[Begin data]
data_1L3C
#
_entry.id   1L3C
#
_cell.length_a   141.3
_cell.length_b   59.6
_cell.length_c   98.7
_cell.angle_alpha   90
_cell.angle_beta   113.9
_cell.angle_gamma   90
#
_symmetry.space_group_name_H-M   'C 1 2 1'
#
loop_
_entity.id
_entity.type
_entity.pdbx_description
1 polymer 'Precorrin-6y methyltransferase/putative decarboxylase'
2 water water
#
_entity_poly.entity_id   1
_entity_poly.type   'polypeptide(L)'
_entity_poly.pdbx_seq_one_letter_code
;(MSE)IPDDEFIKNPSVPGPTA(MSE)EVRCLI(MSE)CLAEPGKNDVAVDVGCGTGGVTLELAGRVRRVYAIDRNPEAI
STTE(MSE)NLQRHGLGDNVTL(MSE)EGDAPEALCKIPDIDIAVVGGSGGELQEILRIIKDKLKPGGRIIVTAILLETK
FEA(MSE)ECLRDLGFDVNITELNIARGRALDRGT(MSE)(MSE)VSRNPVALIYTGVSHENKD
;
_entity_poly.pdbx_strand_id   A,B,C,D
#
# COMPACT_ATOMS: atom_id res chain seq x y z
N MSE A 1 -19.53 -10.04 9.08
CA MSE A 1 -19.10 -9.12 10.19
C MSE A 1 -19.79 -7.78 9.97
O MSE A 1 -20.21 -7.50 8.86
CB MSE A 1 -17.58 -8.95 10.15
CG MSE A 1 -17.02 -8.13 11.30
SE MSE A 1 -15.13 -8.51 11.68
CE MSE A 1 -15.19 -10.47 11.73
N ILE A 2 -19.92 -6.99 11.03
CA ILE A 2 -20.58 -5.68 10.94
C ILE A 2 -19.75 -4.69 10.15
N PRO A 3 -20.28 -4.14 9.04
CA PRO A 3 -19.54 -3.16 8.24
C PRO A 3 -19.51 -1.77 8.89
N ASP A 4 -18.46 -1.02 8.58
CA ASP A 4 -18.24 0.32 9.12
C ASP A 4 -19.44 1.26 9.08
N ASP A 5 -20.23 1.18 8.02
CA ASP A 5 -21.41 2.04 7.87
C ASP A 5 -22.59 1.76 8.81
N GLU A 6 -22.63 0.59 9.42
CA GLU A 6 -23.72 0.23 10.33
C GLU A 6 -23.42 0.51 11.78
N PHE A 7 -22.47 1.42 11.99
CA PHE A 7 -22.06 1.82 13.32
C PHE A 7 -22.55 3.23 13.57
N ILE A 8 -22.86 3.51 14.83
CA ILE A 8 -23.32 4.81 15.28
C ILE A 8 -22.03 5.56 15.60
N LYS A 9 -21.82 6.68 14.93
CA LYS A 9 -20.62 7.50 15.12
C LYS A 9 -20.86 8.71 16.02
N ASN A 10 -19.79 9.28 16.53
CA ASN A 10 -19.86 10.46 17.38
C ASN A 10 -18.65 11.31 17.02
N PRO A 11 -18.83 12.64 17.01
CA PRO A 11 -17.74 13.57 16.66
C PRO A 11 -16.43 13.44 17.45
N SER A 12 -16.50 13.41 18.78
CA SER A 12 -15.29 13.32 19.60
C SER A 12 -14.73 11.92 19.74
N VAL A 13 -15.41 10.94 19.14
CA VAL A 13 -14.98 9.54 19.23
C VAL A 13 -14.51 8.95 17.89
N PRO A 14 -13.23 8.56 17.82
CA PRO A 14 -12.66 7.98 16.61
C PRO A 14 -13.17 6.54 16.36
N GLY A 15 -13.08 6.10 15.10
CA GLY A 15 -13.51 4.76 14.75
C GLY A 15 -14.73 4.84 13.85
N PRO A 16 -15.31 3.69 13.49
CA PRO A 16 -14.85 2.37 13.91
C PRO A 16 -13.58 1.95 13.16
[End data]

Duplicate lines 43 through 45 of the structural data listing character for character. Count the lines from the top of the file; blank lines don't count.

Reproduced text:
CA PRO A 3 -19.54 -3.16 8.24
C PRO A 3 -19.51 -1.77 8.89
N ASP A 4 -18.46 -1.02 8.58